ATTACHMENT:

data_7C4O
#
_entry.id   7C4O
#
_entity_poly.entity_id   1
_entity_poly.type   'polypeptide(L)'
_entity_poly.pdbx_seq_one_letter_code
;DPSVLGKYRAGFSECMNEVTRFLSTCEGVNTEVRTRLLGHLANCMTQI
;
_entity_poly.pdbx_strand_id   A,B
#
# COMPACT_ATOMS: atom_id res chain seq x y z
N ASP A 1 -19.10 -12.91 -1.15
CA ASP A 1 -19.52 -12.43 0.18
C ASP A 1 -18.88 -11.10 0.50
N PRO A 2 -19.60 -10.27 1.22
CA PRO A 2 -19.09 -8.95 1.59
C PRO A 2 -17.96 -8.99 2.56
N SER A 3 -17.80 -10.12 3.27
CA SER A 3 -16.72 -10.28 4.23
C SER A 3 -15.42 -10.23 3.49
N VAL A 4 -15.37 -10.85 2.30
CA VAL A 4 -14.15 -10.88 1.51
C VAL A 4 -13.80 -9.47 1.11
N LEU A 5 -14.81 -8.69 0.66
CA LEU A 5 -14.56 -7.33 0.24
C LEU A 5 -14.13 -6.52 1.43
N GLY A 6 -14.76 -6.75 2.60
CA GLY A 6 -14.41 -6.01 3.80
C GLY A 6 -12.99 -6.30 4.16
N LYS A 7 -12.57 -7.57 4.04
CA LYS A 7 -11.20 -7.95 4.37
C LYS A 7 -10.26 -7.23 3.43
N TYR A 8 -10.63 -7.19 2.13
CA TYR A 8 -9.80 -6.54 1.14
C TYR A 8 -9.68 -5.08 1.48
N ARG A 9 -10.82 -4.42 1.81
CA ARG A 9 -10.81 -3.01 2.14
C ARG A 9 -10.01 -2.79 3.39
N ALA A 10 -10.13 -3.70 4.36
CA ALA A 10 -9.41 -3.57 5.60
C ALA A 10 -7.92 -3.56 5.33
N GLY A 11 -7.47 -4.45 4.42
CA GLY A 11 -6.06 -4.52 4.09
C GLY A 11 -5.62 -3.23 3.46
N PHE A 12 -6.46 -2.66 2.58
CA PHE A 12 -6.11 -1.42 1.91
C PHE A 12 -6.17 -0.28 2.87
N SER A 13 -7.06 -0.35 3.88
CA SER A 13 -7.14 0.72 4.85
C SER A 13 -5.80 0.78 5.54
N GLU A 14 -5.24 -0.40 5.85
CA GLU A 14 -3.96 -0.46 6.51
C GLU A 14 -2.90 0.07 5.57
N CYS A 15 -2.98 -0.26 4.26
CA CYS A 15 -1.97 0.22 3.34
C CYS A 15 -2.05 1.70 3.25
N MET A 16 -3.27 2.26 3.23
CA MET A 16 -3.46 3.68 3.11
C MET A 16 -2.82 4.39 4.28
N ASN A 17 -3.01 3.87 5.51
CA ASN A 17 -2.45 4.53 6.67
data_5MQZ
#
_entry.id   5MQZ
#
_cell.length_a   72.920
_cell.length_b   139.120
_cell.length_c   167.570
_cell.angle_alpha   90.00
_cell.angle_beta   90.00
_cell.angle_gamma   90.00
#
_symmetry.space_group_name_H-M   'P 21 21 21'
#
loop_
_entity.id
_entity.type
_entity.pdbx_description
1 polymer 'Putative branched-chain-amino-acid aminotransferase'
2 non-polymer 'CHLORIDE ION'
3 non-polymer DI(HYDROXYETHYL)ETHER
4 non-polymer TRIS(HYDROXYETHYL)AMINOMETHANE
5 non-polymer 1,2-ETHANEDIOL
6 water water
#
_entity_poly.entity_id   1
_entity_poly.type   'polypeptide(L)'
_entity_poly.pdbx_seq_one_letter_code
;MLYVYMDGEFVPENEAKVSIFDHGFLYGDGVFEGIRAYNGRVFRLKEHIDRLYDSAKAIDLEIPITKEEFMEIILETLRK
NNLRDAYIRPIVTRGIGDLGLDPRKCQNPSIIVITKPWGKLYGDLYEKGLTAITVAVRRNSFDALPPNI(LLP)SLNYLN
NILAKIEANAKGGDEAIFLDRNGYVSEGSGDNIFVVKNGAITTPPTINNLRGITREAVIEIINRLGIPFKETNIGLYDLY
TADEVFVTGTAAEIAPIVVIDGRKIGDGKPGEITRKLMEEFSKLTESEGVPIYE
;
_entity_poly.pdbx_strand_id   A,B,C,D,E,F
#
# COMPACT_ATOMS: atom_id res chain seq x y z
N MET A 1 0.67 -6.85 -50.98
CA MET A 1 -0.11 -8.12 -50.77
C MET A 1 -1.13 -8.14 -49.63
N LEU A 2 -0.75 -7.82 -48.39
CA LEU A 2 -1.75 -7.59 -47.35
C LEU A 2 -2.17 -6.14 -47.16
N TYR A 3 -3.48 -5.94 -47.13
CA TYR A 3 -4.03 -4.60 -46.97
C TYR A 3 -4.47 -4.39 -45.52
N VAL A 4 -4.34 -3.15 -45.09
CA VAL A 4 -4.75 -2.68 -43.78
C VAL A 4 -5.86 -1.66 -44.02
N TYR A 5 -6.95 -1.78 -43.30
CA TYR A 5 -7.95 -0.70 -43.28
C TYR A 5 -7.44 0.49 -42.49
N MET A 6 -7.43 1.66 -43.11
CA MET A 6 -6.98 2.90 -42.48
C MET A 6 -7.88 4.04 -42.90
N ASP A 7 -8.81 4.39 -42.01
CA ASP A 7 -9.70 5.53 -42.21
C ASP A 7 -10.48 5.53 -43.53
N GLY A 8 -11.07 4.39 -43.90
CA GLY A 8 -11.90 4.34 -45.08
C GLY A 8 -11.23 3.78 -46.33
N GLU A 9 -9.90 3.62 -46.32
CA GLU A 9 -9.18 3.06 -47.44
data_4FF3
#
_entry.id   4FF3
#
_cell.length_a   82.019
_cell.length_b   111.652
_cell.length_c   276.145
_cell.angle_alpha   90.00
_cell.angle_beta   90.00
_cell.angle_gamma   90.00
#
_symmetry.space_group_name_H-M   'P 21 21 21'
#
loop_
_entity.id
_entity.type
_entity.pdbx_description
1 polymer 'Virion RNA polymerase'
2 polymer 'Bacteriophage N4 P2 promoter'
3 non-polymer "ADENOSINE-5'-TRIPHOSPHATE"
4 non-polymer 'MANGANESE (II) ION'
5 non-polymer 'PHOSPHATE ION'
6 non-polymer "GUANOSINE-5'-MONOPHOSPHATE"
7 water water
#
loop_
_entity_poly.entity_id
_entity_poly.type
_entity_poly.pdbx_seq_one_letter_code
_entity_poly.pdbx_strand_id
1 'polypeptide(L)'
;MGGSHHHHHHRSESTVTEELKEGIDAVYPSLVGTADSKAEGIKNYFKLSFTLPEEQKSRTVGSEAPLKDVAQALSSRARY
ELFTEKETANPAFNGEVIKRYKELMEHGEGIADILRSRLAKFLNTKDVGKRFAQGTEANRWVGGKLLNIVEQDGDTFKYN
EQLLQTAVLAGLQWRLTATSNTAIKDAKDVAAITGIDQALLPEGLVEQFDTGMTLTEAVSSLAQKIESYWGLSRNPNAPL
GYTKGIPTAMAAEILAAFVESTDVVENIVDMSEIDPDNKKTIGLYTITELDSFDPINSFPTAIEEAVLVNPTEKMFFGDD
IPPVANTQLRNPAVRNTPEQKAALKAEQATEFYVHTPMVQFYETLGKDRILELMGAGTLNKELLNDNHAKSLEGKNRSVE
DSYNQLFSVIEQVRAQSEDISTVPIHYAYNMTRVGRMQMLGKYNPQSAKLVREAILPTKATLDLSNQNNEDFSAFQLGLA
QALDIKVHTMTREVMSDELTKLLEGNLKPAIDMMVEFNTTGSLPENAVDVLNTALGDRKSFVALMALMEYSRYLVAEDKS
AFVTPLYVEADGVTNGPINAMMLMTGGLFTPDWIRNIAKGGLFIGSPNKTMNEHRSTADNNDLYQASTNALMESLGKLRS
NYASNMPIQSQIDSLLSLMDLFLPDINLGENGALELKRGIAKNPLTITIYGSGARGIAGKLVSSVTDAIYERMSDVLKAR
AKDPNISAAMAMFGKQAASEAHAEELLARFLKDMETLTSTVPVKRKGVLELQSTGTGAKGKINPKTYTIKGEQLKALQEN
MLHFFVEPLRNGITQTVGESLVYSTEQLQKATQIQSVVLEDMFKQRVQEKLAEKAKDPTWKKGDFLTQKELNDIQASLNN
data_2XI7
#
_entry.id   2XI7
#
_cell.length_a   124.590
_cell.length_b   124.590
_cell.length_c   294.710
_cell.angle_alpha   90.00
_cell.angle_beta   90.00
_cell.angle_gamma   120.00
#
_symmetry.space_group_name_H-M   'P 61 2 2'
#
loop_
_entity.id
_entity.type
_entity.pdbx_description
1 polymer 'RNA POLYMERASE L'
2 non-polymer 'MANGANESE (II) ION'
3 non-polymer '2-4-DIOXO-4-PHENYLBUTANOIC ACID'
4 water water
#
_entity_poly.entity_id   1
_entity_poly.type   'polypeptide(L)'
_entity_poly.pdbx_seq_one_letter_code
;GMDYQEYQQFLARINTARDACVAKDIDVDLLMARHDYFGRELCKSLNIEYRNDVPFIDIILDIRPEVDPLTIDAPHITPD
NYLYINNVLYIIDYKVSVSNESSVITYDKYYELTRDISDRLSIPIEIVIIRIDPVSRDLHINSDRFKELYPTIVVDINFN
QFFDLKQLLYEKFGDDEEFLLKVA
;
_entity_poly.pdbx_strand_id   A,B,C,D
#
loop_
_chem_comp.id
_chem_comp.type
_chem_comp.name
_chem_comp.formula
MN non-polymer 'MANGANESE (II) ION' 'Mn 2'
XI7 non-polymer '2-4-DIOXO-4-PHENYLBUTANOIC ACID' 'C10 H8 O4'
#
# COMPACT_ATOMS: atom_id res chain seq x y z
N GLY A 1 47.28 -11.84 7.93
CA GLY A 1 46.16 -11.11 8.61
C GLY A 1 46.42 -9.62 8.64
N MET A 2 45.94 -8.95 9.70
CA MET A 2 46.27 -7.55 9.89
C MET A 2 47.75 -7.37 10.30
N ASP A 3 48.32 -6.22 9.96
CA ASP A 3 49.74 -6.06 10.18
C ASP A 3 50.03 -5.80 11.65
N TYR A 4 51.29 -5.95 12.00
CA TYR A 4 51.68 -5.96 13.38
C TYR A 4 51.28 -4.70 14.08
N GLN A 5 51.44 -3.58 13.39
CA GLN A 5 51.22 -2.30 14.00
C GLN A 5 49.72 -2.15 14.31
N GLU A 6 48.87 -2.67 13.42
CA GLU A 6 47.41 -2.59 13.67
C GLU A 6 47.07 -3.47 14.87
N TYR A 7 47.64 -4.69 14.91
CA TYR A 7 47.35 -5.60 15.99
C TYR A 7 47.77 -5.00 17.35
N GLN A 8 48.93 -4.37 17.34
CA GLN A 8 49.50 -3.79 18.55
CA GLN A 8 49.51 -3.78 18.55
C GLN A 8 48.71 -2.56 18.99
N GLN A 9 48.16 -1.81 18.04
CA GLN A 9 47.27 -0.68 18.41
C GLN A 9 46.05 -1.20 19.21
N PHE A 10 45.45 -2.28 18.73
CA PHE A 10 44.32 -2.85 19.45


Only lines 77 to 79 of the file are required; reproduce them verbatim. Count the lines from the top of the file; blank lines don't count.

_entity.id
_entity.type
_entity.pdbx_description